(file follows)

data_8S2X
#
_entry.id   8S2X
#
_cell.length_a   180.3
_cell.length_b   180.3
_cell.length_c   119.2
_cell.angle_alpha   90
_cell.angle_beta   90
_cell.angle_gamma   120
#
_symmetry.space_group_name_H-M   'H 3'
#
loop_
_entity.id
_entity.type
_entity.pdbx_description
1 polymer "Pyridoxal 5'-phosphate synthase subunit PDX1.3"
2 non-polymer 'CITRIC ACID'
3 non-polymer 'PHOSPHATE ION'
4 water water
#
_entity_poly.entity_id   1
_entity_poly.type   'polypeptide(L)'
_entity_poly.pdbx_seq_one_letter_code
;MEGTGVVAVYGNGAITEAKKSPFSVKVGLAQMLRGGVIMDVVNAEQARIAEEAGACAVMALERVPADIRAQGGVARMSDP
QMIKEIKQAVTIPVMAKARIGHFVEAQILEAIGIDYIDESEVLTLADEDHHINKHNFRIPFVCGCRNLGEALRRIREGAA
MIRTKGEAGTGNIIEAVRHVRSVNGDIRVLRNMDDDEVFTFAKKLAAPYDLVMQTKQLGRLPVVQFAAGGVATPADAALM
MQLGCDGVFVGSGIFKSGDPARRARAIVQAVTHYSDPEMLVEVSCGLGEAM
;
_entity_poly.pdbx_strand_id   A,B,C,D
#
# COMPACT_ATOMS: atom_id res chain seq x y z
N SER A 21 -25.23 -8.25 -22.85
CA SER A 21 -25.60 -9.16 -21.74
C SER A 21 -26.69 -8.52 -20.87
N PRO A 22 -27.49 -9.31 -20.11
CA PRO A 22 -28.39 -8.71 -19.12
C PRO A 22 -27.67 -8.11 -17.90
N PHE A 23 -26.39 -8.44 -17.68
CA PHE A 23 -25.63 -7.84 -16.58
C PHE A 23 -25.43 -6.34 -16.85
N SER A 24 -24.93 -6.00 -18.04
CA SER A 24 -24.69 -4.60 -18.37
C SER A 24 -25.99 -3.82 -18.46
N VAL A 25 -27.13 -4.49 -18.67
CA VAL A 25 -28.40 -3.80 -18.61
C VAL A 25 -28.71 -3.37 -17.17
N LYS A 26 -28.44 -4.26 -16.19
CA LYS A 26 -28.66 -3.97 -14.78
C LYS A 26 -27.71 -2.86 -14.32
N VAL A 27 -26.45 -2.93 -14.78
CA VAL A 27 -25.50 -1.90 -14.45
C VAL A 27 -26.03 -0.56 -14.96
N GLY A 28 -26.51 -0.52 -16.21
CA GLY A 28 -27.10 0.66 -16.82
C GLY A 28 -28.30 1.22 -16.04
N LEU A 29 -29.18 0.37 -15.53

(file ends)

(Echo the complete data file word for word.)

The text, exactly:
data_8S2X
#
_entry.id   8S2X
#
_cell.length_a   180.3
_cell.length_b   180.3
_cell.length_c   119.2
_cell.angle_alpha   90
_cell.angle_beta   90
_cell.angle_gamma   120
#
_symmetry.space_group_name_H-M   'H 3'
#
loop_
_entity.id
_entity.type
_entity.pdbx_description
1 polymer "Pyridoxal 5'-phosphate synthase subunit PDX1.3"
2 non-polymer 'CITRIC ACID'
3 non-polymer 'PHOSPHATE ION'
4 water water
#
_entity_poly.entity_id   1
_entity_poly.type   'polypeptide(L)'
_entity_poly.pdbx_seq_one_letter_code
;MEGTGVVAVYGNGAITEAKKSPFSVKVGLAQMLRGGVIMDVVNAEQARIAEEAGACAVMALERVPADIRAQGGVARMSDP
QMIKEIKQAVTIPVMAKARIGHFVEAQILEAIGIDYIDESEVLTLADEDHHINKHNFRIPFVCGCRNLGEALRRIREGAA
MIRTKGEAGTGNIIEAVRHVRSVNGDIRVLRNMDDDEVFTFAKKLAAPYDLVMQTKQLGRLPVVQFAAGGVATPADAALM
MQLGCDGVFVGSGIFKSGDPARRARAIVQAVTHYSDPEMLVEVSCGLGEAM
;
_entity_poly.pdbx_strand_id   A,B,C,D
#
# COMPACT_ATOMS: atom_id res chain seq x y z
N SER A 21 -25.23 -8.25 -22.85
CA SER A 21 -25.60 -9.16 -21.74
C SER A 21 -26.69 -8.52 -20.87
N PRO A 22 -27.49 -9.31 -20.11
CA PRO A 22 -28.39 -8.71 -19.12
C PRO A 22 -27.67 -8.11 -17.90
N PHE A 23 -26.39 -8.44 -17.68
CA PHE A 23 -25.63 -7.84 -16.58
C PHE A 23 -25.43 -6.34 -16.85
N SER A 24 -24.93 -6.00 -18.04
CA SER A 24 -24.69 -4.60 -18.37
C SER A 24 -25.99 -3.82 -18.46
N VAL A 25 -27.13 -4.49 -18.67
CA VAL A 25 -28.40 -3.80 -18.61
C VAL A 25 -28.71 -3.37 -17.17
N LYS A 26 -28.44 -4.26 -16.19
CA LYS A 26 -28.66 -3.97 -14.78
C LYS A 26 -27.71 -2.86 -14.32
N VAL A 27 -26.45 -2.93 -14.78
CA VAL A 27 -25.50 -1.90 -14.45
C VAL A 27 -26.03 -0.56 -14.96
N GLY A 28 -26.51 -0.52 -16.21
CA GLY A 28 -27.10 0.66 -16.82
C GLY A 28 -28.30 1.22 -16.04
N LEU A 29 -29.18 0.37 -15.53